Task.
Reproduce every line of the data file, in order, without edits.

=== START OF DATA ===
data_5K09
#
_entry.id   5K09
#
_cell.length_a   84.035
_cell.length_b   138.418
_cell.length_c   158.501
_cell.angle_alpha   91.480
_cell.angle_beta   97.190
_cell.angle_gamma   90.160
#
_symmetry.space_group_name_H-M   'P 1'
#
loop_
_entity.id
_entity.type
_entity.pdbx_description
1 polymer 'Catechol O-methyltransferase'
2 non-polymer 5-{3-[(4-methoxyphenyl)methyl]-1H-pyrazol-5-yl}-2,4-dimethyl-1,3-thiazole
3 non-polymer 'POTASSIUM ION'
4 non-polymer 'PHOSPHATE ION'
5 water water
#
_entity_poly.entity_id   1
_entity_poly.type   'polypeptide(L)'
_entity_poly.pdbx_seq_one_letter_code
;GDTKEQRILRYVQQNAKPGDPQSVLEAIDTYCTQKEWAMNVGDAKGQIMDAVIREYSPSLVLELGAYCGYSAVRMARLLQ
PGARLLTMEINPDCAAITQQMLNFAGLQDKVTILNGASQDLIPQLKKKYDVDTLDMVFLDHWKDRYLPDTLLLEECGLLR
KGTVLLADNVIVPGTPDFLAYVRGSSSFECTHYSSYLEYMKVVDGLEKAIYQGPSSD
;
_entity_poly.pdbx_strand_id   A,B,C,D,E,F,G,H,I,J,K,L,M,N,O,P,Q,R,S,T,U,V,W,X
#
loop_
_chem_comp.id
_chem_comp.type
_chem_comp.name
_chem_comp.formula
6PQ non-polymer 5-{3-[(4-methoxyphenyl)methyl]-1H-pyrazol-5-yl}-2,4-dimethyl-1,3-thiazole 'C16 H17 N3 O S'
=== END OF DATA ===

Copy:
data_5K09
#
_entry.id   5K09
#
_cell.length_a   84.035
_cell.length_b   138.418
_cell.length_c   158.501
_cell.angle_alpha   91.480
_cell.angle_beta   97.190
_cell.angle_gamma   90.160
#
_symmetry.space_group_name_H-M   'P 1'
#
loop_
_entity.id
_entity.type
_entity.pdbx_description
1 polymer 'Catechol O-methyltransferase'
2 non-polymer 5-{3-[(4-methoxyphenyl)methyl]-1H-pyrazol-5-yl}-2,4-dimethyl-1,3-thiazole
3 non-polymer 'POTASSIUM ION'
4 non-polymer 'PHOSPHATE ION'
5 water water
#
_entity_poly.entity_id   1
_entity_poly.type   'polypeptide(L)'
_entity_poly.pdbx_seq_one_letter_code
;GDTKEQRILRYVQQNAKPGDPQSVLEAIDTYCTQKEWAMNVGDAKGQIMDAVIREYSPSLVLELGAYCGYSAVRMARLLQ
PGARLLTMEINPDCAAITQQMLNFAGLQDKVTILNGASQDLIPQLKKKYDVDTLDMVFLDHWKDRYLPDTLLLEECGLLR
KGTVLLADNVIVPGTPDFLAYVRGSSSFECTHYSSYLEYMKVVDGLEKAIYQGPSSD
;
_entity_poly.pdbx_strand_id   A,B,C,D,E,F,G,H,I,J,K,L,M,N,O,P,Q,R,S,T,U,V,W,X
#
loop_
_chem_comp.id
_chem_comp.type
_chem_comp.name
_chem_comp.formula
6PQ non-polymer 5-{3-[(4-methoxyphenyl)methyl]-1H-pyrazol-5-yl}-2,4-dimethyl-1,3-thiazole 'C16 H17 N3 O S'